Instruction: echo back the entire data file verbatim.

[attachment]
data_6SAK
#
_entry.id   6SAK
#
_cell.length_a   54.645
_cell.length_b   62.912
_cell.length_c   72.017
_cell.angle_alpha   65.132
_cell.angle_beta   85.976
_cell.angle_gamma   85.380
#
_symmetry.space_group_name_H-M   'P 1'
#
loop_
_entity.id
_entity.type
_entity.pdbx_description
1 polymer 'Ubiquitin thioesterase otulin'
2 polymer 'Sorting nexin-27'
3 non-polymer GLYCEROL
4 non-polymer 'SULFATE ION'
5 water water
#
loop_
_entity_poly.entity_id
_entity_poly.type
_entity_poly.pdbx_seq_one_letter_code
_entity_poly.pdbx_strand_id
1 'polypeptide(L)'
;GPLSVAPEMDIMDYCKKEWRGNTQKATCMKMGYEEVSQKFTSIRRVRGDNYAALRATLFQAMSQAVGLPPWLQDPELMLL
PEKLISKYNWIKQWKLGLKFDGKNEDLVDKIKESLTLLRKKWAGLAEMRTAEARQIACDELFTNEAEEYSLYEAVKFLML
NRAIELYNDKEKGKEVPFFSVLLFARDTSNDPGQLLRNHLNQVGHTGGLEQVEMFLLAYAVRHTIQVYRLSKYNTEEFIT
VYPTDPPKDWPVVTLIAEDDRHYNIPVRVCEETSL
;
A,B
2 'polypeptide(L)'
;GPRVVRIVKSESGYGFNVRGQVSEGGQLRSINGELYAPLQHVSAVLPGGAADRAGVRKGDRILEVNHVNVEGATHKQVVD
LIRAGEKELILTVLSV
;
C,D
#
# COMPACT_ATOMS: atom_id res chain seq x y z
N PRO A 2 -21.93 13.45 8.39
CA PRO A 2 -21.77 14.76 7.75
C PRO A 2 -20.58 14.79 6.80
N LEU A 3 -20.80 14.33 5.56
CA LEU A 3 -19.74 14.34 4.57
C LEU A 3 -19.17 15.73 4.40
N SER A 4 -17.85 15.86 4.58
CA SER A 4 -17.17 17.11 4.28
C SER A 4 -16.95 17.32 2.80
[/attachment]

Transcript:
data_6SAK
#
_entry.id   6SAK
#
_cell.length_a   54.645
_cell.length_b   62.912
_cell.length_c   72.017
_cell.angle_alpha   65.132
_cell.angle_beta   85.976
_cell.angle_gamma   85.380
#
_symmetry.space_group_name_H-M   'P 1'
#
loop_
_entity.id
_entity.type
_entity.pdbx_description
1 polymer 'Ubiquitin thioesterase otulin'
2 polymer 'Sorting nexin-27'
3 non-polymer GLYCEROL
4 non-polymer 'SULFATE ION'
5 water water
#
loop_
_entity_poly.entity_id
_entity_poly.type
_entity_poly.pdbx_seq_one_letter_code
_entity_poly.pdbx_strand_id
1 'polypeptide(L)'
;GPLSVAPEMDIMDYCKKEWRGNTQKATCMKMGYEEVSQKFTSIRRVRGDNYAALRATLFQAMSQAVGLPPWLQDPELMLL
PEKLISKYNWIKQWKLGLKFDGKNEDLVDKIKESLTLLRKKWAGLAEMRTAEARQIACDELFTNEAEEYSLYEAVKFLML
NRAIELYNDKEKGKEVPFFSVLLFARDTSNDPGQLLRNHLNQVGHTGGLEQVEMFLLAYAVRHTIQVYRLSKYNTEEFIT
VYPTDPPKDWPVVTLIAEDDRHYNIPVRVCEETSL
;
A,B
2 'polypeptide(L)'
;GPRVVRIVKSESGYGFNVRGQVSEGGQLRSINGELYAPLQHVSAVLPGGAADRAGVRKGDRILEVNHVNVEGATHKQVVD
LIRAGEKELILTVLSV
;
C,D
#
# COMPACT_ATOMS: atom_id res chain seq x y z
N PRO A 2 -21.93 13.45 8.39
CA PRO A 2 -21.77 14.76 7.75
C PRO A 2 -20.58 14.79 6.80
N LEU A 3 -20.80 14.33 5.56
CA LEU A 3 -19.74 14.34 4.57
C LEU A 3 -19.17 15.73 4.40
N SER A 4 -17.85 15.86 4.58
CA SER A 4 -17.17 17.11 4.28
C SER A 4 -16.95 17.32 2.80